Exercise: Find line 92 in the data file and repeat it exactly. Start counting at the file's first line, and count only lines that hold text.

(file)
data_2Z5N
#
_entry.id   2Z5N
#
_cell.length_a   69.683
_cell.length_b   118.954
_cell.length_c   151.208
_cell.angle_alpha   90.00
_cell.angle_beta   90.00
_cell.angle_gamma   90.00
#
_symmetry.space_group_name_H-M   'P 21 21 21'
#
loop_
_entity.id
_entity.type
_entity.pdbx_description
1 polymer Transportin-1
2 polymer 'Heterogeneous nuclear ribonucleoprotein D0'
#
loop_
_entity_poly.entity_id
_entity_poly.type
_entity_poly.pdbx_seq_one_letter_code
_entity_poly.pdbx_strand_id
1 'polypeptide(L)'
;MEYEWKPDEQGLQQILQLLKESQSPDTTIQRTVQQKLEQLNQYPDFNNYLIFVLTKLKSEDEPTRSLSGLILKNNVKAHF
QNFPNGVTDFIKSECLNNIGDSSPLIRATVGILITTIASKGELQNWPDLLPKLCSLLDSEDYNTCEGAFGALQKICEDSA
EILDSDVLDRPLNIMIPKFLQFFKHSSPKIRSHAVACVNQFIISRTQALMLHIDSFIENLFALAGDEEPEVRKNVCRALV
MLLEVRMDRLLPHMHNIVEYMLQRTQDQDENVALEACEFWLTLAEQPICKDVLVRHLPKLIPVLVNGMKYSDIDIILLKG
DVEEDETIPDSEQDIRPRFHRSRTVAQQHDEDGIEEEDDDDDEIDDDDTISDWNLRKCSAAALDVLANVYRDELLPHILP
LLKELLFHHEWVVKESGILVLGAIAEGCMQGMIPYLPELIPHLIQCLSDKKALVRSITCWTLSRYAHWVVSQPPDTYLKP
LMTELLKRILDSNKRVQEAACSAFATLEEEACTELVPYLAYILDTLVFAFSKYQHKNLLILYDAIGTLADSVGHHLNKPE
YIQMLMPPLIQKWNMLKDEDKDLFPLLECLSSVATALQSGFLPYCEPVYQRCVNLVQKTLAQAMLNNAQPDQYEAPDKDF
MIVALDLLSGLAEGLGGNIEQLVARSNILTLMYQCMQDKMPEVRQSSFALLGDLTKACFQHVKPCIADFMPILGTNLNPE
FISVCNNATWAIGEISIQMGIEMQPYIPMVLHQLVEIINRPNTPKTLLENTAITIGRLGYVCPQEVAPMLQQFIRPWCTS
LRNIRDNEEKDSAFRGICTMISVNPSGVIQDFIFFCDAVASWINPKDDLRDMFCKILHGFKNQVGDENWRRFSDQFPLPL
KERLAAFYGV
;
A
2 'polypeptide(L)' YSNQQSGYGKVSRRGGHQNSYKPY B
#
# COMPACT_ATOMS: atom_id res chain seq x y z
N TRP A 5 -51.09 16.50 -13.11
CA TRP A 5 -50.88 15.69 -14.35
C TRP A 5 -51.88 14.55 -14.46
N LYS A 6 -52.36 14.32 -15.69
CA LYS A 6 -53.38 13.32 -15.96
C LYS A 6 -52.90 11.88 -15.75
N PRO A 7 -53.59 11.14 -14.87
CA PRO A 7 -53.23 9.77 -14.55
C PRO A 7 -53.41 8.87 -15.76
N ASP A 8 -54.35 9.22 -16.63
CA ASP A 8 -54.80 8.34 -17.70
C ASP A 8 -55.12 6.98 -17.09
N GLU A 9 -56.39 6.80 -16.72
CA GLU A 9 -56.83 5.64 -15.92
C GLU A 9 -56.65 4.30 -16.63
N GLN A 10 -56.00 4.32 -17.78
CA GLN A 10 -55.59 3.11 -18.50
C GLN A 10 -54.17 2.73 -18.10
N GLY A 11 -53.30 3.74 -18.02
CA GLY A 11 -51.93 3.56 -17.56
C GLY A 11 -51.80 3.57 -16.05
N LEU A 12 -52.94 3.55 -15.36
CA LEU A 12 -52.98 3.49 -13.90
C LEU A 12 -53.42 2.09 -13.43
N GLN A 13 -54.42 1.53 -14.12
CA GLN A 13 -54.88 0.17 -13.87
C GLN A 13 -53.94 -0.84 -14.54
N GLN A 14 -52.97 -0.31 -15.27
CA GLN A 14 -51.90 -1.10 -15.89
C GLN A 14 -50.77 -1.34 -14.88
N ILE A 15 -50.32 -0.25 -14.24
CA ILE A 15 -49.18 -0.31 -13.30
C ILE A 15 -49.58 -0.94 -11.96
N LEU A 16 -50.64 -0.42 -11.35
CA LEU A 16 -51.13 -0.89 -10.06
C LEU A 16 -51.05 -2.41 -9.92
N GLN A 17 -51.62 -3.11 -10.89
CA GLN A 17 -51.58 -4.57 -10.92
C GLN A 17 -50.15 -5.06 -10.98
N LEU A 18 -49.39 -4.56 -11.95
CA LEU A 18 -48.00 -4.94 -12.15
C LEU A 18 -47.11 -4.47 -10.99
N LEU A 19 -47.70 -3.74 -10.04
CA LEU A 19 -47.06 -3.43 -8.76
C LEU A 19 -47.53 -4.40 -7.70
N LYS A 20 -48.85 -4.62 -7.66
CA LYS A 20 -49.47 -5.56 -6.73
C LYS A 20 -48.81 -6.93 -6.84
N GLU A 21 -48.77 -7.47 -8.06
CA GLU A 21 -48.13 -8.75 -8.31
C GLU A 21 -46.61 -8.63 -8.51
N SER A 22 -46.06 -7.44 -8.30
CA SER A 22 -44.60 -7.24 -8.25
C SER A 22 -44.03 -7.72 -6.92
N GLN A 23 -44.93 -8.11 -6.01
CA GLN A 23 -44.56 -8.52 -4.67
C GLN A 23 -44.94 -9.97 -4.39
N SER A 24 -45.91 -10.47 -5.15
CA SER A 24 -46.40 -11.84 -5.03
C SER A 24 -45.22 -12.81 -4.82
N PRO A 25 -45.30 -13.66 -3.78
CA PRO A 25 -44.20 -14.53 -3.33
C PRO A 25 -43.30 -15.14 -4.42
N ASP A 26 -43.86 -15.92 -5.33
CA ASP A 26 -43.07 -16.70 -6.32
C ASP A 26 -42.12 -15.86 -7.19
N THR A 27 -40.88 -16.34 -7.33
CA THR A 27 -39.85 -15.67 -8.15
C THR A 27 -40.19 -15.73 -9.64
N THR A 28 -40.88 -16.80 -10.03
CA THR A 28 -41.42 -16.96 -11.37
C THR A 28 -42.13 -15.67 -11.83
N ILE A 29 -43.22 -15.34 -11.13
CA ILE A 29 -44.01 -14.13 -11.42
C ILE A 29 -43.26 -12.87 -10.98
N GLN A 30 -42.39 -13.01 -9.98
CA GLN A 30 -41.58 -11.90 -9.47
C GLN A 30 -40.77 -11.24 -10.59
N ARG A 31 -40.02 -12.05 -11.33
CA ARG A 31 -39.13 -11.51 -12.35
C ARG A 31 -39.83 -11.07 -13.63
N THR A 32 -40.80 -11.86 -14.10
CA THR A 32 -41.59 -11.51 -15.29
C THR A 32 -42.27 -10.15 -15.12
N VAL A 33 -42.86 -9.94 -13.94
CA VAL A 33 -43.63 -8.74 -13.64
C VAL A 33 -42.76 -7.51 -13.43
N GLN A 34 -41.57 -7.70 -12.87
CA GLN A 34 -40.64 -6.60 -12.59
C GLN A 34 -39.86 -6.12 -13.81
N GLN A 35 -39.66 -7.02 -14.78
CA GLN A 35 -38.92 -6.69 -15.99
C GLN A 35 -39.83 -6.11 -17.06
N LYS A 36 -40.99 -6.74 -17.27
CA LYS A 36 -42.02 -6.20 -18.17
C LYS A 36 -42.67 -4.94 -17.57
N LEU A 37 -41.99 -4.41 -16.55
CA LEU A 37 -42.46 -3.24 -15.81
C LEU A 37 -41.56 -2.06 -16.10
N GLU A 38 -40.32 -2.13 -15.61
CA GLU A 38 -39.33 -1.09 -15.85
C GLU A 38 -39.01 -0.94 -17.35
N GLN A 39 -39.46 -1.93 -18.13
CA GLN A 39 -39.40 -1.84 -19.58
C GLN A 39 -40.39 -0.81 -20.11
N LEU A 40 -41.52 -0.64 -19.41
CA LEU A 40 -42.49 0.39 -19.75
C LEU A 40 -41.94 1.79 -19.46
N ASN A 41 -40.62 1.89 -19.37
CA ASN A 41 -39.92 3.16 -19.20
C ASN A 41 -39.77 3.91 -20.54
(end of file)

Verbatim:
N GLU A 21 -48.77 -7.47 -8.06